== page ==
Pakistan angrily rejected a U.N. claim that it is harboring Taliban leaders, accusing multinational troops in Afghanistan of doing little to crack down on commanders of the insurgency.

NATO and the Afghan government say Taliban and Al Qaeda guerrillas are launching attacks on U.S.-led coalition forces in Afghanistan from neighboring Pakistan. Violence rose sharply in Afghanistan in 2006, with militants killing about 4,000 people in what was the deadliest year since the U.S.-led coalition swept the Taliban from power in 2001.

Chris Alexander, the deputy head of the U.N. Assistance Mission in Afghanistan, said Monday in Kabul that most of 142 Taliban leaders listed as such by the U.N. in 1999 "continue to organize, plan and carry out terrorist activities in this country and in this region."

Some of those leaders "were in Pakistan for at least a part of 2006," Alexander said, without elaborating.

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In a statement received by The Associated Press on Wednesday, Pakistan's Foreign Ministry said the accusation was "unsubstantiated" and demonstrates "ignorance of ground realities" in Afghanistan.

The ministry also accused the U.N. of "insensitivity to Pakistan's efforts to counter militancy and terrorism."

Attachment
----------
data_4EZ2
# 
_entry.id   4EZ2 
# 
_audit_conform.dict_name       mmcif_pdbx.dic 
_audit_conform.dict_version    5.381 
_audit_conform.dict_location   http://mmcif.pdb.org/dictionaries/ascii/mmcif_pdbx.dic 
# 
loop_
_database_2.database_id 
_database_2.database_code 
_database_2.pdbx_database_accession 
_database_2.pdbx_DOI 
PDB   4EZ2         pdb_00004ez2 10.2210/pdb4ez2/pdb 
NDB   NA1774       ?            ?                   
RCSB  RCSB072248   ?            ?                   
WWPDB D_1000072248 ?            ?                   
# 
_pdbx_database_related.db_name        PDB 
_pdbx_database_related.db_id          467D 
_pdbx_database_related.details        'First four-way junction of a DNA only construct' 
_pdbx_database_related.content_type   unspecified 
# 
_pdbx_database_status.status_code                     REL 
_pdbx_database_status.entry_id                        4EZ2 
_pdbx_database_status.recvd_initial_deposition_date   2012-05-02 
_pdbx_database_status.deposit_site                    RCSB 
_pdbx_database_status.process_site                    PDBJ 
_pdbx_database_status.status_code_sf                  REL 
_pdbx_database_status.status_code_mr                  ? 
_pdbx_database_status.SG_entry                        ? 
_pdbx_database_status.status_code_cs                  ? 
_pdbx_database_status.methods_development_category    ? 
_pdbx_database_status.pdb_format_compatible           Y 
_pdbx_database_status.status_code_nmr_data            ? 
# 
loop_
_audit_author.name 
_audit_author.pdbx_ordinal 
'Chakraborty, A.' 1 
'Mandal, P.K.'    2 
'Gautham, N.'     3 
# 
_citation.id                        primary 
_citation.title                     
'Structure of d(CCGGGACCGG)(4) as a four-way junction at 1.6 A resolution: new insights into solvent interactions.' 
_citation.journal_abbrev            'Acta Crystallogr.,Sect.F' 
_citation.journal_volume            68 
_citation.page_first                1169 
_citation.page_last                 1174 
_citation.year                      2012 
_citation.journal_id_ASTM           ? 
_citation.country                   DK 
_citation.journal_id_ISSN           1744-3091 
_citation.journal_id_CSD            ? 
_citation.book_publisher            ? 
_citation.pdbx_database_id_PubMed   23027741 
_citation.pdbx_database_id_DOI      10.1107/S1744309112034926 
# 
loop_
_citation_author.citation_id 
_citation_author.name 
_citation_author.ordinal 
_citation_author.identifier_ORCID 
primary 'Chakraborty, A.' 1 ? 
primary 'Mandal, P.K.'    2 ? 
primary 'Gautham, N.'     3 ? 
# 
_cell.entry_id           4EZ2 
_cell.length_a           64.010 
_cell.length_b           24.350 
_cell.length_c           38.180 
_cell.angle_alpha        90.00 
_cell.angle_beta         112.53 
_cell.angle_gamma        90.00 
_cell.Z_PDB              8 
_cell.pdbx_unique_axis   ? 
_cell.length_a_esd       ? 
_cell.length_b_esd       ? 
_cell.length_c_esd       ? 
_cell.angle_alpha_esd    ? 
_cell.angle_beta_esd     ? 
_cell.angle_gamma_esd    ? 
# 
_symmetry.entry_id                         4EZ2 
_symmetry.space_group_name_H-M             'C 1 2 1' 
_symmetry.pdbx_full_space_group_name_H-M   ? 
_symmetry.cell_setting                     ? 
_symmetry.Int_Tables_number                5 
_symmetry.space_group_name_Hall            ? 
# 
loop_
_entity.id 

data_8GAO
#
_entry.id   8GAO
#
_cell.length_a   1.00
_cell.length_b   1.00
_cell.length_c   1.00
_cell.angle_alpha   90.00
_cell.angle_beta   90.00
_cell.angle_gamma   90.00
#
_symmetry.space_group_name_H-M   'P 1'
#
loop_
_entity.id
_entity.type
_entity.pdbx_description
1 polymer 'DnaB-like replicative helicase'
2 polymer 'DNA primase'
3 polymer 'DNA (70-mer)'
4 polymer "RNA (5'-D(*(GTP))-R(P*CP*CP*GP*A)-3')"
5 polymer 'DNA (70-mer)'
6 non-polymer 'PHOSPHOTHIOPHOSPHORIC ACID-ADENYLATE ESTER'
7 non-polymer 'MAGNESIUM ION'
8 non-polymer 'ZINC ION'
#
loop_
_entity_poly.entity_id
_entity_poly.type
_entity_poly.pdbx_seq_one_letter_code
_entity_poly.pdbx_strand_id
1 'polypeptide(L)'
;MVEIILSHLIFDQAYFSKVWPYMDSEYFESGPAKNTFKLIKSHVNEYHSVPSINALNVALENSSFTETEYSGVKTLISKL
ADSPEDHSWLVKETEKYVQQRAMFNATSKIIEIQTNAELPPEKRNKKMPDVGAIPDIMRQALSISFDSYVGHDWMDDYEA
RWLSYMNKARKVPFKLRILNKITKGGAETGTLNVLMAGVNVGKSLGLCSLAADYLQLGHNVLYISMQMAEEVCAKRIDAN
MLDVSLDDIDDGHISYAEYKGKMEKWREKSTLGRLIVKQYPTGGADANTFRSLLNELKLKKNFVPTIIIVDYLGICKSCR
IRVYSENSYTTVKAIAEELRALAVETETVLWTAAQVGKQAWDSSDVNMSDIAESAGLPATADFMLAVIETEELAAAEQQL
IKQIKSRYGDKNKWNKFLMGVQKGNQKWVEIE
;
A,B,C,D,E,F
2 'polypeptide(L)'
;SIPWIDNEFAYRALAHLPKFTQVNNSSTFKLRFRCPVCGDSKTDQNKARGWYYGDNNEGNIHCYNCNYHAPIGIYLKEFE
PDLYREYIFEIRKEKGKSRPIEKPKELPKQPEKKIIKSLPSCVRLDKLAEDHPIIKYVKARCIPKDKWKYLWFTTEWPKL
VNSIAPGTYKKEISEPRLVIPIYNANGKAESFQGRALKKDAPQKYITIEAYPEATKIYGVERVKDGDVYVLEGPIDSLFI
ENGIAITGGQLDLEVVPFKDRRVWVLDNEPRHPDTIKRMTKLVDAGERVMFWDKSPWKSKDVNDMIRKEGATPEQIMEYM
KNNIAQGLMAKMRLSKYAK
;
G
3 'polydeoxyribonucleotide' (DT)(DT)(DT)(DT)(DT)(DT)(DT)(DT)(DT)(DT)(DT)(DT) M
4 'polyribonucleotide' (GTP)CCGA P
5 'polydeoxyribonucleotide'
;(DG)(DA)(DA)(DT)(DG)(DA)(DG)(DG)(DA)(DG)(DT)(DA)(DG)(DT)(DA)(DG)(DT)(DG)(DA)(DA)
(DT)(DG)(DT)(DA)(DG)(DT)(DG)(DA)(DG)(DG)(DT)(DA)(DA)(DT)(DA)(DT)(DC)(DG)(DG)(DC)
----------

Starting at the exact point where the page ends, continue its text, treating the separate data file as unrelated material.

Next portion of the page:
Pakistan, a close U.S. ally in the war against terrorism, has repeatedly stated it is doing all it can to prevent the Taliban militants from using Pakistan as a base. The statement, which was dated Tuesday, noted that Pakistan's efforts have led to the arrest of several leading Taliban figures.

"One may ask how many Taliban on the list have been apprehended by the Afghan and multinational forces especially when the statement (also) implies their presence inside Afghanistan," the statement said.

Late last year, Islamabad announced plans to fence and mine parts of its long and rugged frontier with Afghanistan to stop the cross-border insurgency.

The plan was criticized by Afghan and U.N. officials who said it would not stop the insurgency, but only hinder cross-border travel by ethnic groups living on both sides of the border.

"Those who criticize Pakistan's decision should offer viable alternatives on controlling such activity," the Foreign Ministry statement said.

U.N. "officials would be well-advised to restrict themselves to their mandate and refrain from questioning the intentions and sincerity of Pakistan, which has done more than any other country in the international efforts against terrorism," the statement said.

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